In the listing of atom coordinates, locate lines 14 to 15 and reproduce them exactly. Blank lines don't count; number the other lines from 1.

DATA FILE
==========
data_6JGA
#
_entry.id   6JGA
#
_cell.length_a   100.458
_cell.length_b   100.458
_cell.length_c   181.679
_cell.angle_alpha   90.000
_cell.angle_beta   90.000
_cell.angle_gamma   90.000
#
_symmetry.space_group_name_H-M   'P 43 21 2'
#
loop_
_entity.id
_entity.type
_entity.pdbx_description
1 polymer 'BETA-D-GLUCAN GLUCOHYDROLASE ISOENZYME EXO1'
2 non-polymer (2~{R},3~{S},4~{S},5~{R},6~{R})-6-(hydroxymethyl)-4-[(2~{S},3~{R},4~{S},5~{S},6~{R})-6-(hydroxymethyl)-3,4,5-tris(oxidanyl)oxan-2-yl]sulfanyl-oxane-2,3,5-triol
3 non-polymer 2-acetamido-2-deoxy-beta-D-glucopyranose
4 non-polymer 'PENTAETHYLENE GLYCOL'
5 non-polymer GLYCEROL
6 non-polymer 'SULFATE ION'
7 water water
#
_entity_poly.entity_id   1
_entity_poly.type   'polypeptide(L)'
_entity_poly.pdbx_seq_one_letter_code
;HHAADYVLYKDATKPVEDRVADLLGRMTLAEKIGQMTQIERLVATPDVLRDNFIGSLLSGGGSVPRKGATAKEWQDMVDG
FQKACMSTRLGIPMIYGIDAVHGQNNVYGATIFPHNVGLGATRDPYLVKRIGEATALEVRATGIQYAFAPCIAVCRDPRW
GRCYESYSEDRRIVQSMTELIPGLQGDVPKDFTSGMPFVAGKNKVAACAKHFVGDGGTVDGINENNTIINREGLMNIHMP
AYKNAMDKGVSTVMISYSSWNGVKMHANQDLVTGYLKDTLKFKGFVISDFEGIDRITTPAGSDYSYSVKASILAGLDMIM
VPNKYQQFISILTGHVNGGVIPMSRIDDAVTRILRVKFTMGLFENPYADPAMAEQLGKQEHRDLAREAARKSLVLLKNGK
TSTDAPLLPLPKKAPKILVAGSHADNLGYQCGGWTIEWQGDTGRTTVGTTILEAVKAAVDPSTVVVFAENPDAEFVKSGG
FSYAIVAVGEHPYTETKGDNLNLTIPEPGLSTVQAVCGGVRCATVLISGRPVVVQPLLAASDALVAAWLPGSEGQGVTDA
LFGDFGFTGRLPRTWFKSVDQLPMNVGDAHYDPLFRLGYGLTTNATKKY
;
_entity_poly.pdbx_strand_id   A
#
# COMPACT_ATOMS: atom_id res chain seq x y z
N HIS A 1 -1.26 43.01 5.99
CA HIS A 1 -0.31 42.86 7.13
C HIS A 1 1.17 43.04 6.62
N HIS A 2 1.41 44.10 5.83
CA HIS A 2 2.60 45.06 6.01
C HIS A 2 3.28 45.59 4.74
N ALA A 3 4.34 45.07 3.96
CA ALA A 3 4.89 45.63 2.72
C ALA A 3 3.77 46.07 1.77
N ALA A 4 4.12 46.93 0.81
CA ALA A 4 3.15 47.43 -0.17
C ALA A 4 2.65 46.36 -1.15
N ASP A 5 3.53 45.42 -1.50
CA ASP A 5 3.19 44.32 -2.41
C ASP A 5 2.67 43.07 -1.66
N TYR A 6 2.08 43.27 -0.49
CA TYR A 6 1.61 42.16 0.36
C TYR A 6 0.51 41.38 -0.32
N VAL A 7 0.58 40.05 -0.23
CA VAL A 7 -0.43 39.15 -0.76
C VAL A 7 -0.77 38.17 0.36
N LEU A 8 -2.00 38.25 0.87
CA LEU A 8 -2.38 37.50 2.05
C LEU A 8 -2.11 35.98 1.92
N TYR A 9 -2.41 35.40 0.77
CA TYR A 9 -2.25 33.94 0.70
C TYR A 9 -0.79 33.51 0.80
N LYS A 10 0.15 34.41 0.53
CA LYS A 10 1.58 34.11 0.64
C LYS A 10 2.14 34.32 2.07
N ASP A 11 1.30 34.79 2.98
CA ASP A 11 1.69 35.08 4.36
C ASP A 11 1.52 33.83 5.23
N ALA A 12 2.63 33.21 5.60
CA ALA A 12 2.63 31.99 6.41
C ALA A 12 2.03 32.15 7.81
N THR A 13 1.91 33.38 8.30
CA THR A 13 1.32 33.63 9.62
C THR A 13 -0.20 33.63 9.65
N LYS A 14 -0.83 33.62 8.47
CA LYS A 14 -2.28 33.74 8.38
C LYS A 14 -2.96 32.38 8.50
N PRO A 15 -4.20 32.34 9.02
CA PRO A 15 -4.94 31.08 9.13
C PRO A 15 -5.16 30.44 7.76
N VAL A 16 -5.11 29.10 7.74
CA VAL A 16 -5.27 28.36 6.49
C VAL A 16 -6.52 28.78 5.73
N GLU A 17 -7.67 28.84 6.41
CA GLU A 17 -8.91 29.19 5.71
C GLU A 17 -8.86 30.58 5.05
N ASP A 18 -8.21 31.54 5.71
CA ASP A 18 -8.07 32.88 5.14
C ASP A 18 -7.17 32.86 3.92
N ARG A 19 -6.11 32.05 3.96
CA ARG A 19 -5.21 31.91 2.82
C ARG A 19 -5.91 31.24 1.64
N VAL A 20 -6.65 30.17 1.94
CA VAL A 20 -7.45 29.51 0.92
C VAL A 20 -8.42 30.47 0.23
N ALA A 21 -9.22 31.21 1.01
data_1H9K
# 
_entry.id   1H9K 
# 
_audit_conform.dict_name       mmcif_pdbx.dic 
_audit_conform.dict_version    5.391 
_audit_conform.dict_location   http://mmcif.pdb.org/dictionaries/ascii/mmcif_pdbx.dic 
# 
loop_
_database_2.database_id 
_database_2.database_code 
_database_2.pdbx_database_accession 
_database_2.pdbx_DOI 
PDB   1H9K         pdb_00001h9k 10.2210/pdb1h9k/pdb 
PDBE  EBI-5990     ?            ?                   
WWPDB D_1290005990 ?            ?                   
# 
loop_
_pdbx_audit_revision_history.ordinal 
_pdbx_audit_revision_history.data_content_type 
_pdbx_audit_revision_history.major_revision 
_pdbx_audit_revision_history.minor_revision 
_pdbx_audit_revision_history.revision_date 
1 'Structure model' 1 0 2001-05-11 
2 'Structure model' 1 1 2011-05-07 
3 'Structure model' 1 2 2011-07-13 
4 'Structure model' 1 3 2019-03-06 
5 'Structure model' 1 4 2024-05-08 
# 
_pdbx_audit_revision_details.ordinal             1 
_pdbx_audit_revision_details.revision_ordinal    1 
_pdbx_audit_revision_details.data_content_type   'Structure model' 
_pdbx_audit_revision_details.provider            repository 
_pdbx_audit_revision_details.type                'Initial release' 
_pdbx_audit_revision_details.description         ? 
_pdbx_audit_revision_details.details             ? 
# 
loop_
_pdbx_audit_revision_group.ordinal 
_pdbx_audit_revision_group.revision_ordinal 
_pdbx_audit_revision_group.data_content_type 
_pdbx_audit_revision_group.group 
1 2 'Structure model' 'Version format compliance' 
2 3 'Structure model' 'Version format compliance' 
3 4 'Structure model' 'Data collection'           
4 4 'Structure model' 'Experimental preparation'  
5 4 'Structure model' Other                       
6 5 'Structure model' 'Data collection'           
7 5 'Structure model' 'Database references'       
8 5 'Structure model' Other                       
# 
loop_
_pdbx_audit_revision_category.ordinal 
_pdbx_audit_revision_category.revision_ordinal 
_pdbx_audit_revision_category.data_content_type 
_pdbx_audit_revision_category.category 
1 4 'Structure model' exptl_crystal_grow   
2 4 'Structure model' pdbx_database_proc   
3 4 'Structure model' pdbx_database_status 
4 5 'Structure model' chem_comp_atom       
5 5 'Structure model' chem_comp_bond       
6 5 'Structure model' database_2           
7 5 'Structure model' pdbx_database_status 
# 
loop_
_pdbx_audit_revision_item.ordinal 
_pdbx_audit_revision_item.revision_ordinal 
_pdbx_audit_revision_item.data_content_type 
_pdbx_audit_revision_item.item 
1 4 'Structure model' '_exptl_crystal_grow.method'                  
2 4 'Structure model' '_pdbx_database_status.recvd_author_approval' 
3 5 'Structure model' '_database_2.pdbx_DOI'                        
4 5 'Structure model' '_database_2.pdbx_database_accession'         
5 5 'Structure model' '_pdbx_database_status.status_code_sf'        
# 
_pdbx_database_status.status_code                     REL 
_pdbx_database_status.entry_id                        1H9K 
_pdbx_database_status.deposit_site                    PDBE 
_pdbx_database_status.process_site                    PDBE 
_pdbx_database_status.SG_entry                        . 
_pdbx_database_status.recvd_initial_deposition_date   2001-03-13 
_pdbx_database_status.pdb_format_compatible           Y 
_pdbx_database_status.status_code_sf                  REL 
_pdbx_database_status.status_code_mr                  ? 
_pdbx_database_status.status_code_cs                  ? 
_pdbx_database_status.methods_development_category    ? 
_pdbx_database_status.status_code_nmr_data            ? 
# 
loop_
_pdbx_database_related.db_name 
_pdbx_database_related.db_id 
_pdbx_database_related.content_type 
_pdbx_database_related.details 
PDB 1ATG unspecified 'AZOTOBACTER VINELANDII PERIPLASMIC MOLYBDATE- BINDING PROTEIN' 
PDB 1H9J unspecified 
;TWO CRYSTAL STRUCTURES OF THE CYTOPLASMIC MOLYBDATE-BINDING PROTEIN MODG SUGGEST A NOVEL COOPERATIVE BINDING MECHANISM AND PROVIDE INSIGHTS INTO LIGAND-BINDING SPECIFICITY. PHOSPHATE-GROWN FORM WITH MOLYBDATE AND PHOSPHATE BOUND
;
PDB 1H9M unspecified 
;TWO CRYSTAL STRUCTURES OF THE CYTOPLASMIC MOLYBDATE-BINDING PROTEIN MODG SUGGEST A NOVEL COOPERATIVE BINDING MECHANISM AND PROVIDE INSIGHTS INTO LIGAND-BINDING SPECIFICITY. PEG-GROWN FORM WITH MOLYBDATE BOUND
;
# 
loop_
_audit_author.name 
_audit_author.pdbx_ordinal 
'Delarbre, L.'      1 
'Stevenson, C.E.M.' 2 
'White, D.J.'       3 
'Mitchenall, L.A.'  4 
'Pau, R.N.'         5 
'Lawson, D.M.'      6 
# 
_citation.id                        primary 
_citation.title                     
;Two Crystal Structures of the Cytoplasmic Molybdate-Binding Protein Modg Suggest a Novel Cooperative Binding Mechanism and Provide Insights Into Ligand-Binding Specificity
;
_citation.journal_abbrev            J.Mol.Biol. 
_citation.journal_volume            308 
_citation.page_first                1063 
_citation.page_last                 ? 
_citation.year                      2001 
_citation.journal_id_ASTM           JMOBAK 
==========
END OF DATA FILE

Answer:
loop_
_entity.id